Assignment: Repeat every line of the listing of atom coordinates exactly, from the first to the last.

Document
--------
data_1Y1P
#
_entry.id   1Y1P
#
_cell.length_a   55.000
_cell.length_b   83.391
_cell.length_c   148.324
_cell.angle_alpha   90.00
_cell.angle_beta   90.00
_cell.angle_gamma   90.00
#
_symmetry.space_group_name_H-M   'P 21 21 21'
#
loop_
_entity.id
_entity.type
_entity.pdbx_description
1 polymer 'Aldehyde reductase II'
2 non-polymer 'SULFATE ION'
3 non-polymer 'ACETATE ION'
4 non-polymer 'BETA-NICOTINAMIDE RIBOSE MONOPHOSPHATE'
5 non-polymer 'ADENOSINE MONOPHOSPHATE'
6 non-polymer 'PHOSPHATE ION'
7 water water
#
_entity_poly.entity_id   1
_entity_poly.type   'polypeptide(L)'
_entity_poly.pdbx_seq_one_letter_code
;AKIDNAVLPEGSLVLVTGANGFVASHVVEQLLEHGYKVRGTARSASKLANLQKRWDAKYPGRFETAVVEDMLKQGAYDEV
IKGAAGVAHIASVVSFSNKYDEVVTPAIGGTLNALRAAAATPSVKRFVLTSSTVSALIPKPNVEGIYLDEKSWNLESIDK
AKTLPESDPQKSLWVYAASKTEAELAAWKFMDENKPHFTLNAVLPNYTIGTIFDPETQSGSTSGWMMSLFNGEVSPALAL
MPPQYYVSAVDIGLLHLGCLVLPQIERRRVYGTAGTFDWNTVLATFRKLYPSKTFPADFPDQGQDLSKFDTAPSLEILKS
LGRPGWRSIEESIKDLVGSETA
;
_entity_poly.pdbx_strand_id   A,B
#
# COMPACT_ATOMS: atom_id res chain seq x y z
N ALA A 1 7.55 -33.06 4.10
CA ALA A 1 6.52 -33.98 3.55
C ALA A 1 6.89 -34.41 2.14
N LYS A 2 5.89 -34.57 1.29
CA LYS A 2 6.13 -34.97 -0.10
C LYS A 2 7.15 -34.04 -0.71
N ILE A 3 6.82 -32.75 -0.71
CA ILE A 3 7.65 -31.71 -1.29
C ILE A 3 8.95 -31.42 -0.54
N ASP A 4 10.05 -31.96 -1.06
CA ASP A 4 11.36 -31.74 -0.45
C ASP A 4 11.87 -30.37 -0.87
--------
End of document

data_1Y1P
#
_entry.id   1Y1P
#
_cell.length_a   55.000
_cell.length_b   83.391
_cell.length_c   148.324
_cell.angle_alpha   90.00
_cell.angle_beta   90.00
_cell.angle_gamma   90.00
#
_symmetry.space_group_name_H-M   'P 21 21 21'
#
loop_
_entity.id
_entity.type
_entity.pdbx_description
1 polymer 'Aldehyde reductase II'
2 non-polymer 'SULFATE ION'
3 non-polymer 'ACETATE ION'
4 non-polymer 'BETA-NICOTINAMIDE RIBOSE MONOPHOSPHATE'
5 non-polymer 'ADENOSINE MONOPHOSPHATE'
6 non-polymer 'PHOSPHATE ION'
7 water water
#
_entity_poly.entity_id   1
_entity_poly.type   'polypeptide(L)'
_entity_poly.pdbx_seq_one_letter_code
;AKIDNAVLPEGSLVLVTGANGFVASHVVEQLLEHGYKVRGTARSASKLANLQKRWDAKYPGRFETAVVEDMLKQGAYDEV
IKGAAGVAHIASVVSFSNKYDEVVTPAIGGTLNALRAAAATPSVKRFVLTSSTVSALIPKPNVEGIYLDEKSWNLESIDK
AKTLPESDPQKSLWVYAASKTEAELAAWKFMDENKPHFTLNAVLPNYTIGTIFDPETQSGSTSGWMMSLFNGEVSPALAL
MPPQYYVSAVDIGLLHLGCLVLPQIERRRVYGTAGTFDWNTVLATFRKLYPSKTFPADFPDQGQDLSKFDTAPSLEILKS
LGRPGWRSIEESIKDLVGSETA
;
_entity_poly.pdbx_strand_id   A,B
#
# COMPACT_ATOMS: atom_id res chain seq x y z
N ALA A 1 7.55 -33.06 4.10
CA ALA A 1 6.52 -33.98 3.55
C ALA A 1 6.89 -34.41 2.14
N LYS A 2 5.89 -34.57 1.29
CA LYS A 2 6.13 -34.97 -0.10
C LYS A 2 7.15 -34.04 -0.71
N ILE A 3 6.82 -32.75 -0.71
CA ILE A 3 7.65 -31.71 -1.29
C ILE A 3 8.95 -31.42 -0.54
N ASP A 4 10.05 -31.96 -1.06
CA ASP A 4 11.36 -31.74 -0.45
C ASP A 4 11.87 -30.37 -0.87